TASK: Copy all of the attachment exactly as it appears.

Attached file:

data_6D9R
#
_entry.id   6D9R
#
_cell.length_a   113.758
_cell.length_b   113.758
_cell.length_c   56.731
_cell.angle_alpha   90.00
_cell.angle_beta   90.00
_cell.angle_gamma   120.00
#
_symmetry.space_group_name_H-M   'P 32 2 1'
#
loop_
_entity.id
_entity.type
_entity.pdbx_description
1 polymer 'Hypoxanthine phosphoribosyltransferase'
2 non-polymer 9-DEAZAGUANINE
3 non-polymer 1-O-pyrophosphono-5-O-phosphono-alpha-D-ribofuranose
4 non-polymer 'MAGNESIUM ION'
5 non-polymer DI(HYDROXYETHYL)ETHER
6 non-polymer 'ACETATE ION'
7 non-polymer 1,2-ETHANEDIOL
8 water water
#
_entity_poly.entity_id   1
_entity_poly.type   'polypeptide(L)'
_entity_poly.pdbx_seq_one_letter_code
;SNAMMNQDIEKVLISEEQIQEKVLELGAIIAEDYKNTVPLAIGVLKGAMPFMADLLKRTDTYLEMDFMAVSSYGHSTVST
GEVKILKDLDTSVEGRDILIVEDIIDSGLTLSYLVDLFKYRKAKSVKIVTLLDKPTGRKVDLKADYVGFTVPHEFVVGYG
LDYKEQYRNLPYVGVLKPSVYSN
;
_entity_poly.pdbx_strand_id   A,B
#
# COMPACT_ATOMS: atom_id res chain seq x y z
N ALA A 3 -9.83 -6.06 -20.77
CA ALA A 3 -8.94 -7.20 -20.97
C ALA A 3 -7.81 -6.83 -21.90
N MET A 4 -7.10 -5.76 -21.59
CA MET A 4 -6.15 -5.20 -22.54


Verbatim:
data_6D9R
#
_entry.id   6D9R
#
_cell.length_a   113.758
_cell.length_b   113.758
_cell.length_c   56.731
_cell.angle_alpha   90.00
_cell.angle_beta   90.00
_cell.angle_gamma   120.00
#
_symmetry.space_group_name_H-M   'P 32 2 1'
#
loop_
_entity.id
_entity.type
_entity.pdbx_description
1 polymer 'Hypoxanthine phosphoribosyltransferase'
2 non-polymer 9-DEAZAGUANINE
3 non-polymer 1-O-pyrophosphono-5-O-phosphono-alpha-D-ribofuranose
4 non-polymer 'MAGNESIUM ION'
5 non-polymer DI(HYDROXYETHYL)ETHER
6 non-polymer 'ACETATE ION'
7 non-polymer 1,2-ETHANEDIOL
8 water water
#
_entity_poly.entity_id   1
_entity_poly.type   'polypeptide(L)'
_entity_poly.pdbx_seq_one_letter_code
;SNAMMNQDIEKVLISEEQIQEKVLELGAIIAEDYKNTVPLAIGVLKGAMPFMADLLKRTDTYLEMDFMAVSSYGHSTVST
GEVKILKDLDTSVEGRDILIVEDIIDSGLTLSYLVDLFKYRKAKSVKIVTLLDKPTGRKVDLKADYVGFTVPHEFVVGYG
LDYKEQYRNLPYVGVLKPSVYSN
;
_entity_poly.pdbx_strand_id   A,B
#
# COMPACT_ATOMS: atom_id res chain seq x y z
N ALA A 3 -9.83 -6.06 -20.77
CA ALA A 3 -8.94 -7.20 -20.97
C ALA A 3 -7.81 -6.83 -21.90
N MET A 4 -7.10 -5.76 -21.59
CA MET A 4 -6.15 -5.20 -22.54